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Tik Tok is Ruining Kids’ Brains and Here’s Why

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There is a growing concern about the effects of TikTok on the mental health and attention spans of children and teenagers. The term “TikTok brain” has been coined by Julie Jargon in The Wall Street Journal to describe the difficulty young people experience in participating in activities that do not offer instant gratification after binge-watching short-form content on platforms like TikTok and Instagram Reels.

The Role of Dopamine:

The addictive nature of TikTok can be attributed to the release of dopamine in the brain. John Hutton, a pediatrician and director of the Reading & Literacy Discovery Center at Cincinnati Children’s Hospital, described TikTok as a “dopamine machine.”

Dopamine is a neurotransmitter that is released when the brain anticipates a reward. This release of dopamine reinforces cravings for enjoyable activities, whether it is a tasty meal, a drug, or a funny TikTok video.

Neuropsychologist Dr. Sanam Hafeez explained that when you laugh at something on TikTok, your brain receives a hit of dopamine. If you encounter something you do not like, you can quickly move on to something that produces more dopamine. This repeated cycle can train your brain to crave the rewards obtained from shorter content.

Research Findings:

Although research into TikTok’s specific impact on the brain is still in its early stages, there is a growing interest among scientists in this area. A study conducted by Guizhou University of Finance and Economics in China and Western Michigan University suggested that videos on TikTok and similar YouTube Shorts engage users through “short bursts of thrills,” which can lead to the development of addictive behavior.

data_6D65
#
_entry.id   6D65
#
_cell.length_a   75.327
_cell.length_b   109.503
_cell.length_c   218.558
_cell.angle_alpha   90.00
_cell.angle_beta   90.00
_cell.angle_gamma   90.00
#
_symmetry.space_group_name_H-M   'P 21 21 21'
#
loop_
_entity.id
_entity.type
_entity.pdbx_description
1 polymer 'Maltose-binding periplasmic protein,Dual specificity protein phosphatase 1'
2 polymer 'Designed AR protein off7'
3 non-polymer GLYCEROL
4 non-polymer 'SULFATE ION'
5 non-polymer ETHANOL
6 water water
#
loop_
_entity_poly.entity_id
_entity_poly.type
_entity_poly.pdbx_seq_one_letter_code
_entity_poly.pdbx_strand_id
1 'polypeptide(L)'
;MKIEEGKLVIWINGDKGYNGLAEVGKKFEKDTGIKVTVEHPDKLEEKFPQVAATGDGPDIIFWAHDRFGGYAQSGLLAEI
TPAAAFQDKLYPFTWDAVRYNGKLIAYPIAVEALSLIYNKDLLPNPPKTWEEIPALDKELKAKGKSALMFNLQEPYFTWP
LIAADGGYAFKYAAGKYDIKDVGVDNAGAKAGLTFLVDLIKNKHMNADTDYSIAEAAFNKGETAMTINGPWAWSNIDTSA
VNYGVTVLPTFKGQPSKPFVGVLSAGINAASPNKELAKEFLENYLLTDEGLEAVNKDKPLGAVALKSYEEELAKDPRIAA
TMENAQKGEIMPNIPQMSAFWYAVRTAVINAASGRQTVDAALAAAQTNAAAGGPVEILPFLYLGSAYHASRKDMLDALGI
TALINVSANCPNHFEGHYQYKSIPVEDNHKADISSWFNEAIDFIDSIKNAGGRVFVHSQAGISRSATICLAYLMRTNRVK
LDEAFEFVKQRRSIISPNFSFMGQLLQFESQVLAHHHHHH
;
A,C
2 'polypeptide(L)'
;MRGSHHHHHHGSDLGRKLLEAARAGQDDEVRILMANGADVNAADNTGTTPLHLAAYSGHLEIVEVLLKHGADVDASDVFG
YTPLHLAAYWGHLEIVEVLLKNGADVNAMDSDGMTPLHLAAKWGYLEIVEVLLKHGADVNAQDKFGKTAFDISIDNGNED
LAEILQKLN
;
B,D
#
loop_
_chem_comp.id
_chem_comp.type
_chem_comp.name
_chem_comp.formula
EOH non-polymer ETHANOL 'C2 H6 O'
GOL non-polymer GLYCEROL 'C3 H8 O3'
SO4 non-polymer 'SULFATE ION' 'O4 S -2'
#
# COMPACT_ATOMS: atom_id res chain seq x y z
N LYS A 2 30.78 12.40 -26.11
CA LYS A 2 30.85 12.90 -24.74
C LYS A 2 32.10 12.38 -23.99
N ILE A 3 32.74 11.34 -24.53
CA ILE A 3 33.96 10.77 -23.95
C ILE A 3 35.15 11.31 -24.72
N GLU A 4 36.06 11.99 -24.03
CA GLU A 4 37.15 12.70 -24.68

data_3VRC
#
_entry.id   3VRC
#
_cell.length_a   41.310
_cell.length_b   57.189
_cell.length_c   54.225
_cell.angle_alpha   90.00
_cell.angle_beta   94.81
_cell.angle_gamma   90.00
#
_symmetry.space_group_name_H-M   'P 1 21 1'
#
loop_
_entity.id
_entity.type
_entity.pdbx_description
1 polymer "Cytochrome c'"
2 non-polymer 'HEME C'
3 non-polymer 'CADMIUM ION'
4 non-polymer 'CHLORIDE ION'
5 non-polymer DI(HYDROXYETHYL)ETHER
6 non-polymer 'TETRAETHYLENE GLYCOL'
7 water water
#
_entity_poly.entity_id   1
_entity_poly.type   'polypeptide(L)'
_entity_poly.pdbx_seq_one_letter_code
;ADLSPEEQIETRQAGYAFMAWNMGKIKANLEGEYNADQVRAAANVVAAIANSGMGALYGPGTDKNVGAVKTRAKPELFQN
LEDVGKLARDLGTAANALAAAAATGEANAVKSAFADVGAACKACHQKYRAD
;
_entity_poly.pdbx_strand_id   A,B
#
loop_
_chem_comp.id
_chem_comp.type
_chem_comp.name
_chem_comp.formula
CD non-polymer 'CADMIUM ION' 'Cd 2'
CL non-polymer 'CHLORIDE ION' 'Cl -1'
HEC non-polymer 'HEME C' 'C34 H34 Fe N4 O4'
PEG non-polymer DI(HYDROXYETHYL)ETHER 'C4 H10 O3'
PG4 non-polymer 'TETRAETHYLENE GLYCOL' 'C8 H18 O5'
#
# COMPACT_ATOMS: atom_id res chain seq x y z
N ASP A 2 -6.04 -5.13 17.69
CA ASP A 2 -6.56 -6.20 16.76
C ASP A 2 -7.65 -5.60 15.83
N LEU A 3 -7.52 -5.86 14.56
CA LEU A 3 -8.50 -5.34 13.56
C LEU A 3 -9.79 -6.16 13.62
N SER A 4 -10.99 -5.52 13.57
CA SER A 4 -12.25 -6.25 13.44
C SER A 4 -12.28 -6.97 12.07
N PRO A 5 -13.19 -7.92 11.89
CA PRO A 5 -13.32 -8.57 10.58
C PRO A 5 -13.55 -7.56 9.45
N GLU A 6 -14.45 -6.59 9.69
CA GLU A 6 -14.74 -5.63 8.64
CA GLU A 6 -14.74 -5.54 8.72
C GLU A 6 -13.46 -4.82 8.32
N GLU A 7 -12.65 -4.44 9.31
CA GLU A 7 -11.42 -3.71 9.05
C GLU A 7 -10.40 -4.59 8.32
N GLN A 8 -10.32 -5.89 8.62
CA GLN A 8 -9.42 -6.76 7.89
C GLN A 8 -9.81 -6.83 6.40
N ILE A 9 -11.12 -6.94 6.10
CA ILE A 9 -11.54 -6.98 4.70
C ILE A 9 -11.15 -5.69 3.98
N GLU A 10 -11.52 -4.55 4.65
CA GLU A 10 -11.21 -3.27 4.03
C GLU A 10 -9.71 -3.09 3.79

Additionally, a 2019 study published in Nature Communication, cited by the Science Times, indicated that the “collective attention span” appears to be narrowing due to the rapid consumption of content on social media. Although this study did not explicitly focus on TikTok, it suggested that the app might have genuinely affected people’s brains.
Children’s Attention Span at Risk

Children and teenagers are particularly at risk because activities requiring prolonged focus, such as reading, utilize “directed attention,” a function regulated by the prefrontal cortex. This part of the brain is responsible for decision-making and impulse control and does not fully develop until around age 25.


Michael Manos, the clinical director of the Center for Attention and Learning at Cleveland Clinic Children’s, noted that the constantly changing environments on TikTok do not require sustained attention. This makes it difficult for the brain to adapt to non-digital activities where things do not move as fast.

Gloria Mark, author of “Attention Span: A Groundbreaking Way to Restore Balance, Happiness, and Productivity,” argued that cultural indoctrination encourages young people to prefer highly stimulating fast scene shifts, making it harder for them to pay attention to activities that do not offer instant gratification.

Efforts by Social Media Companies:

Social media companies have started to implement features to limit the potential overuse of apps by younger users. TikTok, for instance, does not allow push notifications after 9 p.m. for users aged 13 to 15 and periodically creates videos reminding users to take a break.

YouTube has introduced YouTube Shorts, with content not exceeding 60 seconds, and implemented features like turning off autoplay and sending break or sleep reminders for users aged 13 to 17.

YouTube spokeswoman Ivy Choi stated that while research on the impact of short-form content is in its early stages, YouTube is closely monitoring outcomes and working with third-party experts to refine the Shorts experience for young people and their families.

As awareness of the potential effects of ‘TikTok brain’ grows, it is crucial for parents to encourage balanced use of technology. Although social media companies are taking steps to address the issue, the responsibility ultimately lies with parents to ensure the well-being of their children in the digital age.


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